For business or for pleasure?

Declan Ganley emerged as a key player in the Lisbon Treaty debate, but questions about his honesty, his methods of funding Libertas and his American connections have become more and more insistent, says Aoife Crowley

Declan Ganley emerged as a key player in the Lisbon Treaty debate, but questions about his honesty, his methods of funding Libertas and his American connections have become more and more insistent, says Aoife Crowley

A self-made multi-millionaire, Ganley is no stranger to hard work. A consummate businessman, he admits to being a Blackberry addict and sleeping for only three to four hours a night.

Born in Watford to Irish parents, he moved back to Ireland at the age of 12. He considers himself to be very much an Irishman, saying, “I was brought up in the UK and went to school there but every holiday, every school break was spent in the west of Ireland. We were raised surrounded by traditional music and Irish culture. I take pride in my Irishness. It is fundamental to me, to how I am.”

He left school with his Leaving Certificate and began working immediately, initially following his father into the building industry.

Apparently, I’m being backed by the CIA. What’s next? I’m working for Martians?

Believing in the American ideal that through hard work and determination it is possible to better oneself, he worked his way up from the position of gofer in an insurance company to running a hugely successful business shipping aluminium from Russia to Rotterdam. He considers himself to be an entrepreneur, and is not fazed by what his opponents say about him, stating that “Ireland is becoming not just accepting, but supportive, of entrepreneurs, but obviously some people haven’t moved with the times. Some people find the new wealth threatening or alien or even shady in a sonic way. There’s nothing mysterious about it. It’s just the product of hard work. That was the way I was brought up”.

Ganley initially made his fortune in the former Eastern Bloc. As well as running his successful aluminium business, he was appointed as the foreign affairs advisor to Latvia in 1992, where in 1997 he set up a forestry business. It was during this time that Ganley says he began to distrust the idea of a superstate. He is quoted as saying “I saw how a society is retarded by an elite cut off from its citizens. I witnessed how inherently undemocratic socialism was and that is why I don’t want an overweening EU. It’s just another form of state interference.”

Ganley then turned to telecommunications. He founded a Europe-wide telecom company called Broadnet, which he sold for €50 million. After the September 11th attacks, Ganley saw the US military’s need for emergency response systems. He set up Rivada Networks in response to that need, and gained a contract with the US defence forces.

Ganley came to prominence in the Irish media due to his involvement with the Libertas “No to Lisbon” campaign. He took on a large portion of the funding himself, admitting to giving Libertas a €200,000 loan from his own money, as well as large donations.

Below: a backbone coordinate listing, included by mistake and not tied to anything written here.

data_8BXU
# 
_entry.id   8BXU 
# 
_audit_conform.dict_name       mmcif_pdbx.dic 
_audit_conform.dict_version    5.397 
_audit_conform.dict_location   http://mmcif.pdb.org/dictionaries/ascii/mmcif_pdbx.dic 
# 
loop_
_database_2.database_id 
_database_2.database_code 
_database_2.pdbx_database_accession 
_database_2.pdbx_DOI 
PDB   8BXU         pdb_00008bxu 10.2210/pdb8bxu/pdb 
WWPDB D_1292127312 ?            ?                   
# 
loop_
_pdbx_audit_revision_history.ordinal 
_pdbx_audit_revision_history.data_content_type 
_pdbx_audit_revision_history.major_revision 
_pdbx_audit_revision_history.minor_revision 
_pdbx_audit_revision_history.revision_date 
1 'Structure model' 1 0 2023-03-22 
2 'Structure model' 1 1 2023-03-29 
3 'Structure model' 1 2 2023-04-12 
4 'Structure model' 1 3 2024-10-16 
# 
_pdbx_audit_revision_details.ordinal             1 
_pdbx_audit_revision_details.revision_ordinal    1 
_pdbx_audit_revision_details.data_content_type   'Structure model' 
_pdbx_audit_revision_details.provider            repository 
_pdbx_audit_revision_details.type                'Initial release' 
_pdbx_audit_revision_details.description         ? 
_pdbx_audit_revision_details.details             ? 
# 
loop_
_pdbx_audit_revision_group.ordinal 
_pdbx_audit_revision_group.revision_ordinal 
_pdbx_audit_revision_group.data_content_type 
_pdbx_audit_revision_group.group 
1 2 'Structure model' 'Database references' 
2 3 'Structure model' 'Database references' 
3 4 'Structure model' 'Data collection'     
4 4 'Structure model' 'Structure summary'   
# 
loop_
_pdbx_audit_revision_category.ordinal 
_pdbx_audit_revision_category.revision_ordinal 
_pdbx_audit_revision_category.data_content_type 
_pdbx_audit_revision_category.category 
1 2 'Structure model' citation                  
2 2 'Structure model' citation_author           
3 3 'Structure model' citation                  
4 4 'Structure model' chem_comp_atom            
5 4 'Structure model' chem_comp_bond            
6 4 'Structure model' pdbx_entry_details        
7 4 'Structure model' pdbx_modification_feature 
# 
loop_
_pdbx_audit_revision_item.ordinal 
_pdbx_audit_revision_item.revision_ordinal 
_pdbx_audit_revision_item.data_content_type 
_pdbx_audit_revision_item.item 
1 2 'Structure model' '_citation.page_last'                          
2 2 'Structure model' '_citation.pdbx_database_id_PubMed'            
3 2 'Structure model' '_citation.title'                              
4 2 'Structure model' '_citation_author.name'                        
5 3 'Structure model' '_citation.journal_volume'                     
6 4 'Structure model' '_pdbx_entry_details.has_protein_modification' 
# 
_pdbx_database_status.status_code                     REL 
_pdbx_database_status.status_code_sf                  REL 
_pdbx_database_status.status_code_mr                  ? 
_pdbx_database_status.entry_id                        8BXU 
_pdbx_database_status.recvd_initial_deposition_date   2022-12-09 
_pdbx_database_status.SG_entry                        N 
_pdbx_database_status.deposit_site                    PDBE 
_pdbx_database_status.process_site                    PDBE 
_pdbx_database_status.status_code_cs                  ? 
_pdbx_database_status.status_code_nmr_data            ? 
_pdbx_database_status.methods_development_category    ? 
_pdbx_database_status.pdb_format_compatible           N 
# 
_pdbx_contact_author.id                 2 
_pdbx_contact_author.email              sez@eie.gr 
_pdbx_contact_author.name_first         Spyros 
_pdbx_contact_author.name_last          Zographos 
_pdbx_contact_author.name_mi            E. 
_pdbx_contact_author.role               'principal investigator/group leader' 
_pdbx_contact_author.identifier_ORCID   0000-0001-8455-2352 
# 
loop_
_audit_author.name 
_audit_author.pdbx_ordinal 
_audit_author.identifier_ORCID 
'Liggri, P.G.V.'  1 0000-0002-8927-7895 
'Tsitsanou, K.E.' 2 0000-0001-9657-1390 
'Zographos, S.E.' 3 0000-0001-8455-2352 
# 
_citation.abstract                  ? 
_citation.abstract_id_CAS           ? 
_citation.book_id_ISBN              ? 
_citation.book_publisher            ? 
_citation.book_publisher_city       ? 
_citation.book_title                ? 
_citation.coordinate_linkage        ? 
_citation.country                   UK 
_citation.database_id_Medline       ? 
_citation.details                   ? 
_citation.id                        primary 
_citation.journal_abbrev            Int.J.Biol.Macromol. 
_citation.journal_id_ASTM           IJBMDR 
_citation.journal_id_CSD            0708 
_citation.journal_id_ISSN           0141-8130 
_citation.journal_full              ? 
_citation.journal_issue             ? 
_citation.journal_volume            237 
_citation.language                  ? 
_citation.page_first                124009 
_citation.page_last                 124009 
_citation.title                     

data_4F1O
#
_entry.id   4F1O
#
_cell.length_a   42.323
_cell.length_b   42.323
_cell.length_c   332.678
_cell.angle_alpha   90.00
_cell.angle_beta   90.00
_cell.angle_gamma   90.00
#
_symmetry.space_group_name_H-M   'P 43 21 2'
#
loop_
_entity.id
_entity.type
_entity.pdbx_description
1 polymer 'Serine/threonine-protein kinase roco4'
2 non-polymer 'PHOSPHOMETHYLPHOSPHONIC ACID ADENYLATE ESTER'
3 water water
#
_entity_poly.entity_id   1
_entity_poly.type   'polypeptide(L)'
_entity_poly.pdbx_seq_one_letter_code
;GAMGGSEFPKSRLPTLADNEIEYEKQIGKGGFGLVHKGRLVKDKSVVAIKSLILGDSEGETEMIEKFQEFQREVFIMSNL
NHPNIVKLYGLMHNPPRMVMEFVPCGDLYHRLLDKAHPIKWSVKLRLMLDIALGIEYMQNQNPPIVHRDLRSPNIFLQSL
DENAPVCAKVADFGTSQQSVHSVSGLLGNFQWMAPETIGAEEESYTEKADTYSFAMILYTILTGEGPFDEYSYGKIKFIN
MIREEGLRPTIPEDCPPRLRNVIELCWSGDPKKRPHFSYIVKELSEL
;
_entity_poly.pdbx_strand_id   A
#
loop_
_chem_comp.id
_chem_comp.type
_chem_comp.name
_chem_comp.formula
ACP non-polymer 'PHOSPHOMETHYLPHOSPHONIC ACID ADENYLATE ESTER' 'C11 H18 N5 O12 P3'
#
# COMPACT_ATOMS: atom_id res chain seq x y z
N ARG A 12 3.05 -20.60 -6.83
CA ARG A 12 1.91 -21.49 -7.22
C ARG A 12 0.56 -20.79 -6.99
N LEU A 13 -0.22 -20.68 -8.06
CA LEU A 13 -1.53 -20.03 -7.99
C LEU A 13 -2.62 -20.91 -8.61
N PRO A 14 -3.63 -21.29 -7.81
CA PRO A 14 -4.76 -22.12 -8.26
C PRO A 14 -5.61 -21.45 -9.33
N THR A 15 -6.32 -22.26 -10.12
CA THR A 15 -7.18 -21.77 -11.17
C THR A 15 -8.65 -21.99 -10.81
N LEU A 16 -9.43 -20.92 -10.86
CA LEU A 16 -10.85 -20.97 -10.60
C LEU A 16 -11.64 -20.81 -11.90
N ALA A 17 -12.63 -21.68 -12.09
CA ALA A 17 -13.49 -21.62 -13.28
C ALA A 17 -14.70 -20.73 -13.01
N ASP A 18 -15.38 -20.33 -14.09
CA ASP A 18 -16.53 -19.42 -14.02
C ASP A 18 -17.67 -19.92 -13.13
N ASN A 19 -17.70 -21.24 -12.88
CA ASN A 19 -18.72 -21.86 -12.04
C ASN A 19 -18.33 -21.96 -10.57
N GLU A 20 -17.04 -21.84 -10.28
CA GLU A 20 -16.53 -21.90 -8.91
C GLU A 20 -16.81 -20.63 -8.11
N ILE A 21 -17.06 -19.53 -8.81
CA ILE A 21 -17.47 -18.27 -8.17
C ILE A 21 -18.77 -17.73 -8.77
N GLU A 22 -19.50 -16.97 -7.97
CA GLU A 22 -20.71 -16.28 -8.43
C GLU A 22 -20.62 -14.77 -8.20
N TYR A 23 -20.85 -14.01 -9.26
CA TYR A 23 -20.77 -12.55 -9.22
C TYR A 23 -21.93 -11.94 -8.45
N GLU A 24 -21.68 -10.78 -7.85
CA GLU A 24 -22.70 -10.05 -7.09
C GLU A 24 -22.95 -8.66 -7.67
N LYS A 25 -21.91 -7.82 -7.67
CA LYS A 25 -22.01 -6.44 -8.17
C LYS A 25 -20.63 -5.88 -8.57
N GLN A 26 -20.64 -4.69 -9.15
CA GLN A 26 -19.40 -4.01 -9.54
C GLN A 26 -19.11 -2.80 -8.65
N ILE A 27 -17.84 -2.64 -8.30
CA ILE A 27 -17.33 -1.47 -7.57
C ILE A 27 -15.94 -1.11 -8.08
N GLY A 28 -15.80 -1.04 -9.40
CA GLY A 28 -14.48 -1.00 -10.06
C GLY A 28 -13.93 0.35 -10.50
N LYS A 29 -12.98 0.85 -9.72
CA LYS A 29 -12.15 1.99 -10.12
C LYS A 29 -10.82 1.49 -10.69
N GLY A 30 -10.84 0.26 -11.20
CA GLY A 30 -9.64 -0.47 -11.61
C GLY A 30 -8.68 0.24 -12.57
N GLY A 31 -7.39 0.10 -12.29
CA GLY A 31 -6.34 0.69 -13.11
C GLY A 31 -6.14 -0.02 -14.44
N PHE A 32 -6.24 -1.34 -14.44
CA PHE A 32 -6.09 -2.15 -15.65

On a recent appearance on the Late Late Show, Ganley said that he had started reading the treaty as a businessman looking for opportunities, but had finished it as a father of four worried about his children’s future. He believes that the treaty would promote an undemocratic Europe, with unelected representatives running things without having to answer to the people that they represent. He says “we want a European Union that’s credible but we’re sick of the failure of this Brussels elite to bring the people with them – it almost seems like some sect of secular cardinals who think they know better than us.”

Ganley has ridiculed the suggestion that Ireland would have to vote again as “re-mockracy” in the making. In his view, Brussels’ response to Ireland’s no vote vindicates his belief that Brussels has become less and less democratic. There have been concerns surrounding the funding of Libertas and whether Ganley is being honest about his motivations for setting up the organisation. Although Ganley denies being a neoconservative, he has written articles for the Foreign Policy Research Institute, a Philadelphia based think tank in with strong neocon leanings.

Several of Rivada’s key personnel have previously held high-ranking positions in the US military or intelligence sectors. Rivada’s top level includes Lt. General Dennis M. McCarthy, who was Commander of Marine Forces North until his resignation in 2005, Admiral James M. Loy, who was the Deputy Secretary of Homeland Security 2003-05, and Don N. De Marino, who helped assess various operations in Iraq for the U.S. Secretary of Defence in 2004.

Fine Gael’s Lucinda Creighton remarked back in April that “the idea of a politically strong EU, acting as a check or counterbalance on the US, does not sit well with our transatlantic friends.”

She went on to remark that Ganley’s close links to the US military could be behind his motivation to derail the process. Ganley has laughed at allegations that he is back by US interests such as the CIA, saying, “Apparently, I’m being backed by the CIA, UKIP and the American military. What’s next? I’m working for Martians? I get advice from lizards?” It is believed that the Standards in Public Office Commission is investigating the source of the money used by Libertas during the referendum. However, they have refused to comment on this allegation.